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How to Get Your Puppy to Stop Biting

Puppies look like the sweetest little angels but can often behave like the devil incarnate. With their exploratory personalities and the teething that comes with growing up, you will find their teeth become somewhat of a permanent greeting every time you see them. It might not seem so bad initially, as their teeth are small, but it does not take long for their teeth to get sharp and start causing problems for you.

Really, you will want to nip this in the bud as soon as possible, even if it does not hurt, and start training imminently. This piece will take a look at how you can get your puppy to stop biting you, so you feel safe to put your hands down wherever you see fit.

Why Do Puppies Bite?

No, it is not just your puppy that is trying to put your whole hand in their mouth, it is pretty much everyone’s puppy. It is a universal experience for all new puppy owners, and one that is presumed everyone would like to not exist. If all puppies do it, then why?

There are a few reasons that puppies like to bite. First and foremost, they are in a very exciting stage in their life filled with new tastes, sounds, and smells. A significant way that puppies like to explore is with their mouth, much like babies. But instead of having gums, they have what feel like little razors lining their mouth. They will also be teething and biting down on objects can help with the discomfort.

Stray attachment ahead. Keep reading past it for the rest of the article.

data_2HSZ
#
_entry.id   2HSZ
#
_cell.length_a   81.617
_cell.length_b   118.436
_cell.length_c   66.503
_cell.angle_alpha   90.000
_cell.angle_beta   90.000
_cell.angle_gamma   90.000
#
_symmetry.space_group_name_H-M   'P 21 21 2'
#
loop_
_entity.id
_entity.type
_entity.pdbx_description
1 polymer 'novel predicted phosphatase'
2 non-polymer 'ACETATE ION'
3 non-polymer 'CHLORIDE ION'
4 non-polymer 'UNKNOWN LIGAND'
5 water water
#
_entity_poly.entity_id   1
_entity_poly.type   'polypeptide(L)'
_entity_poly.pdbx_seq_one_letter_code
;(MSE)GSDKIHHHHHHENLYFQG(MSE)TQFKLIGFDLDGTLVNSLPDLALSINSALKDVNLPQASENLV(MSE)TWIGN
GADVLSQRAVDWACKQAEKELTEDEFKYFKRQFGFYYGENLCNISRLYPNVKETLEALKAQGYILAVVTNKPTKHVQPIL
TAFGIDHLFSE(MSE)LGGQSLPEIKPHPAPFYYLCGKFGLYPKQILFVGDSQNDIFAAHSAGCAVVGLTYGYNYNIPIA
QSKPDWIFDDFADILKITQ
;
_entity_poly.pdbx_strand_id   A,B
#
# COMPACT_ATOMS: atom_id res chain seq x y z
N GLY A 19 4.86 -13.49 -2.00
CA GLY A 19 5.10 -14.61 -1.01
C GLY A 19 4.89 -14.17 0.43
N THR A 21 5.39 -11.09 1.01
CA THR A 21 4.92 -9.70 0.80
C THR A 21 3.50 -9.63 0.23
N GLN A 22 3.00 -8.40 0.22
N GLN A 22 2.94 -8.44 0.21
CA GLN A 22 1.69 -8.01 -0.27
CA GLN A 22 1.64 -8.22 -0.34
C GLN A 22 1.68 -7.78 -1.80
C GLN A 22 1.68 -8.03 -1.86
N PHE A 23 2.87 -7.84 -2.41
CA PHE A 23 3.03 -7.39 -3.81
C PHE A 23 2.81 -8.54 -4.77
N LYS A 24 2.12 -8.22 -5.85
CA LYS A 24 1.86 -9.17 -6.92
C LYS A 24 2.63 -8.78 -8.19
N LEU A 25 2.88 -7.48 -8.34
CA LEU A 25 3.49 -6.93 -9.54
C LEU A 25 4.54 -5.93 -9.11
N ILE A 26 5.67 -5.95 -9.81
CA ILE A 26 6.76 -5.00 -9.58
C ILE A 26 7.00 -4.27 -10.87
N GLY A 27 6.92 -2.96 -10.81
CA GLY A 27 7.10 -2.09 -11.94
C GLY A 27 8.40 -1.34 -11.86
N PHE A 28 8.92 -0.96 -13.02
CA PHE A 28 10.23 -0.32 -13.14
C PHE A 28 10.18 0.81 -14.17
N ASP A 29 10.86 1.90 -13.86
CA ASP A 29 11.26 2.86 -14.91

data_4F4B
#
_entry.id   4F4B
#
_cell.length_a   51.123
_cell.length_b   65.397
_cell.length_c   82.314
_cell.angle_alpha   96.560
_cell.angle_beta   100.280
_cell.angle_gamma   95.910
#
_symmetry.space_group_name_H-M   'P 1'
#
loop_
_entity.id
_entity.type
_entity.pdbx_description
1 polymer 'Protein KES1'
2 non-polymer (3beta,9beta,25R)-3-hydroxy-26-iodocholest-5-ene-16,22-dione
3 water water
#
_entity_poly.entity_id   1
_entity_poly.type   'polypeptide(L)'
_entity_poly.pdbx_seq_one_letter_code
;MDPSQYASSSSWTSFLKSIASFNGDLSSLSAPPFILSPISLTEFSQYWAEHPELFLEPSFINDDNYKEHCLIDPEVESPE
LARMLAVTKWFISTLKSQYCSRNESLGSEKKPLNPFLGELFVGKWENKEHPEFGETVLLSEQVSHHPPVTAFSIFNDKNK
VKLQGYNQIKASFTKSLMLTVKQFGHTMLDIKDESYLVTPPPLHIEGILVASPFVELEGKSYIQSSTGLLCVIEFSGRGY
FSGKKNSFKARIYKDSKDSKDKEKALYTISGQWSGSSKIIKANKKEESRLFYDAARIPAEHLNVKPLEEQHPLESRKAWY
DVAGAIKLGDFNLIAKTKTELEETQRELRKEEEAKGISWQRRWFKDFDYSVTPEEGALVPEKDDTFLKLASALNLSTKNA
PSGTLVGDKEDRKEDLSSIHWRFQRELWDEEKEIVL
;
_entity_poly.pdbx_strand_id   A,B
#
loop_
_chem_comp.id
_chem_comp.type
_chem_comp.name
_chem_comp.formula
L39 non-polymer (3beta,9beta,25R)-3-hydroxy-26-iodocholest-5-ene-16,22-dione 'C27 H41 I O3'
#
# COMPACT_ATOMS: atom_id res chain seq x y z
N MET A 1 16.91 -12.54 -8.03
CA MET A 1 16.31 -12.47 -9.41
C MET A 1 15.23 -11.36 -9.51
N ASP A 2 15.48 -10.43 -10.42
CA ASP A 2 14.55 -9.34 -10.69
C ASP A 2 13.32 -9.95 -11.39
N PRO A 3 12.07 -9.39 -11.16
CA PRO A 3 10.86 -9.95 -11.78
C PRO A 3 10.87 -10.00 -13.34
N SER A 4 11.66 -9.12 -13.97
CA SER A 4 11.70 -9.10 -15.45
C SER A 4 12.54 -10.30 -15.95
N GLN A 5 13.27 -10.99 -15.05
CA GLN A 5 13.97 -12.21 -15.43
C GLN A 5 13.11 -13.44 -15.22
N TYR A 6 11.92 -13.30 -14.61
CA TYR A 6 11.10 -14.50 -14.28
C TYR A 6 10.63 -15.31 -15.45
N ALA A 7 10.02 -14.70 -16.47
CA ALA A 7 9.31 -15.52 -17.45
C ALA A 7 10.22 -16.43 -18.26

The least likely cause for your puppy biting, if you are a considerate and patient pet parent, is that they are frightened or frustrated – but it is important that their body language is paid close attention to, to determine how they might be feeling. If you think they might be aggressive because they are unwell, make sure to take them to a trusted vet, such as Bonney Lake veterinarian.

Make a Loud Noise When They Bite

Making a noise that can shock them when they bite you will eventually allow them to associate being shocked with biting you. This is a gradual process that needs to be stuck to, to make a difference. The noise you make can be of your choice as long as it is sharp and shocking. This could be a simple “ow” or “no!”. The reason this works is that when puppies bite down on other animals playfully, they only yelp when it actually hurts.

You can also associate biting with time out such as walking away from your dog after making the sharp noise. These actions need to be consistent to form the connection, and should rarely be deviated from (if it all) until your puppy behaves appropriately.

Offer A Replacement

If your puppy is biting you because they are trying to relieve the pain and discomfort that comes with teething, giving them something else to chew offers both a redirect from your hand and a solution to their problem. This can be anything from a rope or chew toy, a bone, or even frozen veg.

Alice Jacqueline is a creative writer. Alice is the best article author, social media, and content marketing expert. Alice is a writer by day and ready by night. Find her on Twitter and on Facebook!

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